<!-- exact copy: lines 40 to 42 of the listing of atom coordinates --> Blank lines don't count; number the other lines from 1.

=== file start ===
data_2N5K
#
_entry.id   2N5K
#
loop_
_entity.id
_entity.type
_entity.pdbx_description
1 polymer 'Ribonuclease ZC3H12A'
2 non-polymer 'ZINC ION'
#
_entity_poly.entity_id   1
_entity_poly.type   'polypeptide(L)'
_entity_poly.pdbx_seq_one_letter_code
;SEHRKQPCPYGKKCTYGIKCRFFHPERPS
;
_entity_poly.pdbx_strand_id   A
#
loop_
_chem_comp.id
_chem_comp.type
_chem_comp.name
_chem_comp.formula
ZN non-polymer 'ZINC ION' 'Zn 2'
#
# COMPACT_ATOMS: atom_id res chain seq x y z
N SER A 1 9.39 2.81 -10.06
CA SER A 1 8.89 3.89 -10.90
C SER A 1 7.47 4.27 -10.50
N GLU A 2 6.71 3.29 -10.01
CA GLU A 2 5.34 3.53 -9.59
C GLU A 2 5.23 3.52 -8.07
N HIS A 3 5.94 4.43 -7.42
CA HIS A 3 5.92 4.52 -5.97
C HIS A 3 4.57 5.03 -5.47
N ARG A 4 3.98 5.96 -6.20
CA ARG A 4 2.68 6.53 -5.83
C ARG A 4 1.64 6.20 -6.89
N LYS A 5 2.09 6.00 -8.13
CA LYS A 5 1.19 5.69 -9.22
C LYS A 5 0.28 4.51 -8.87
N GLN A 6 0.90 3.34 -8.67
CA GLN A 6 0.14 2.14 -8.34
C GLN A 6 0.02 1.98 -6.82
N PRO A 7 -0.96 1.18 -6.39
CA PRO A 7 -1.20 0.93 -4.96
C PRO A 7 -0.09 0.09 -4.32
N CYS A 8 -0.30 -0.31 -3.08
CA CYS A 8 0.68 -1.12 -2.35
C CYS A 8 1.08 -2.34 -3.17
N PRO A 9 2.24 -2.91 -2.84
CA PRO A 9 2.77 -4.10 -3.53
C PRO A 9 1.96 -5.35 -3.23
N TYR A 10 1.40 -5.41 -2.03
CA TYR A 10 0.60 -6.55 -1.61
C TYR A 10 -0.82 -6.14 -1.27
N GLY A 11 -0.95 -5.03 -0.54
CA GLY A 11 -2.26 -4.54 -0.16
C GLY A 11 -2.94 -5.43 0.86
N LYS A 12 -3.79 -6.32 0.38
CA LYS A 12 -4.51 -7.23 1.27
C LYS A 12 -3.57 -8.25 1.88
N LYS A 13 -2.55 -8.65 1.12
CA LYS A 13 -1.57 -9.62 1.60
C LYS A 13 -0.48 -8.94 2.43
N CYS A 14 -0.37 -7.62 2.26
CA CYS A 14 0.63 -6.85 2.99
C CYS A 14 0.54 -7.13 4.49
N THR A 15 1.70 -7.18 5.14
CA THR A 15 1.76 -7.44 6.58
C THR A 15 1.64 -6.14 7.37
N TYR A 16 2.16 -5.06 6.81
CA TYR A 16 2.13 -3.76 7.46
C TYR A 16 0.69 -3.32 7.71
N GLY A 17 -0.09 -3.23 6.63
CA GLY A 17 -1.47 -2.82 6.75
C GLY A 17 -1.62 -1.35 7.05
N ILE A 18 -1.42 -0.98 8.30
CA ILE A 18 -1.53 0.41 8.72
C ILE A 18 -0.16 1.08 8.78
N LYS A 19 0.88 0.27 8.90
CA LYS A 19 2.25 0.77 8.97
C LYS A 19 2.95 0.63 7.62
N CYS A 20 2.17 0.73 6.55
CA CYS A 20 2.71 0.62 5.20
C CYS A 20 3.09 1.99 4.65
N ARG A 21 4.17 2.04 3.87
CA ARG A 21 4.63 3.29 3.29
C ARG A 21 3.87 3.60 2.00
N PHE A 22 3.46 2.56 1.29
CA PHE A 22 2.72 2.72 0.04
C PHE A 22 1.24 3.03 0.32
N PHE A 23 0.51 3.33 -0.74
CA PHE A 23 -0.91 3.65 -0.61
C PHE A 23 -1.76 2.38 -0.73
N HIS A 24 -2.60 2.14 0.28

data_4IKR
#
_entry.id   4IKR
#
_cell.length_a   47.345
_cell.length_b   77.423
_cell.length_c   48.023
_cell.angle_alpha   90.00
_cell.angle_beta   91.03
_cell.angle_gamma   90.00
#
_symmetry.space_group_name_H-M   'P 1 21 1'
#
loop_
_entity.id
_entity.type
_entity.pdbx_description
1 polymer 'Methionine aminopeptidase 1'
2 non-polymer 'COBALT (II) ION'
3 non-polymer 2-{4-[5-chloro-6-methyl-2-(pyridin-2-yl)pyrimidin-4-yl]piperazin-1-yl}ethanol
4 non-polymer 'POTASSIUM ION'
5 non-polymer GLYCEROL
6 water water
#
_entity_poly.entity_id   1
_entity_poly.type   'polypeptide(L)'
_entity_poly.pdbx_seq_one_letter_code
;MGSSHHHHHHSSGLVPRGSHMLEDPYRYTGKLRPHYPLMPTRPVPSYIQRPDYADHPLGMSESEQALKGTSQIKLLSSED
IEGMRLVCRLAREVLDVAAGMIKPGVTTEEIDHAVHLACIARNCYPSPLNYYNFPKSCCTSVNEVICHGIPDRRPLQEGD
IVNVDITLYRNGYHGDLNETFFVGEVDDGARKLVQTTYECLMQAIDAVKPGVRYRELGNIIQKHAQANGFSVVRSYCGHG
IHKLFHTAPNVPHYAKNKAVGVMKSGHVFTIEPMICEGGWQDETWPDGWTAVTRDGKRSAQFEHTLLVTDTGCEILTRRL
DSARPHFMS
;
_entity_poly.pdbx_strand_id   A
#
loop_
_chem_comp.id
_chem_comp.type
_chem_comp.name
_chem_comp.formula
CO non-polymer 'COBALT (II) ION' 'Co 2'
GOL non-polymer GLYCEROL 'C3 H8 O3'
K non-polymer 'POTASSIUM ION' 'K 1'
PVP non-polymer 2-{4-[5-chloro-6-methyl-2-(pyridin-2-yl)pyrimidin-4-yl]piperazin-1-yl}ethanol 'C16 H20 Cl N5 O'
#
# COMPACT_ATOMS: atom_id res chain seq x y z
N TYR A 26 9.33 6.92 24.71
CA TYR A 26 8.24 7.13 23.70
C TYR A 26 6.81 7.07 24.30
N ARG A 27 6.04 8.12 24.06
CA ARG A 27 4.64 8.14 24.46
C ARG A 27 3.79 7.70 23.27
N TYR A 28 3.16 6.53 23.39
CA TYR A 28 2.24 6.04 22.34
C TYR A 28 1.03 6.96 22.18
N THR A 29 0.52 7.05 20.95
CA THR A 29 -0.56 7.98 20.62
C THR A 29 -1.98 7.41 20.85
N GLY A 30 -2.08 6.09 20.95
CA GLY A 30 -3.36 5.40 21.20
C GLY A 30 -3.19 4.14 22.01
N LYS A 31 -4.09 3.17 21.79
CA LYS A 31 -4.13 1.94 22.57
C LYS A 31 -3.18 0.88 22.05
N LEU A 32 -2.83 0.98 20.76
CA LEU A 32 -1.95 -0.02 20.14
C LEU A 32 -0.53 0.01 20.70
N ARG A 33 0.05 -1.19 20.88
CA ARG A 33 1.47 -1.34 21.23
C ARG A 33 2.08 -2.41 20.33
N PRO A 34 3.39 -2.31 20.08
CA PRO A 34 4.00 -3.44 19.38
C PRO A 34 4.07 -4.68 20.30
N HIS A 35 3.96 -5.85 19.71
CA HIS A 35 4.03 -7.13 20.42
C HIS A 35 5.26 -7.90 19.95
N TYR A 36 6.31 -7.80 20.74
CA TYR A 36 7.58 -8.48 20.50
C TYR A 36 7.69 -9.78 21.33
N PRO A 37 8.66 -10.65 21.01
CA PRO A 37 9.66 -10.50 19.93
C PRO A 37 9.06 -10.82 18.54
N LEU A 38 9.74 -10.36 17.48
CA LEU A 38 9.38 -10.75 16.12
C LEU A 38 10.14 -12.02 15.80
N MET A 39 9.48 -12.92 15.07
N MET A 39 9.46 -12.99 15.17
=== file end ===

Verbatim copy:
CA LYS A 5 1.19 5.69 -9.22
C LYS A 5 0.28 4.51 -8.87
N GLN A 6 0.90 3.34 -8.67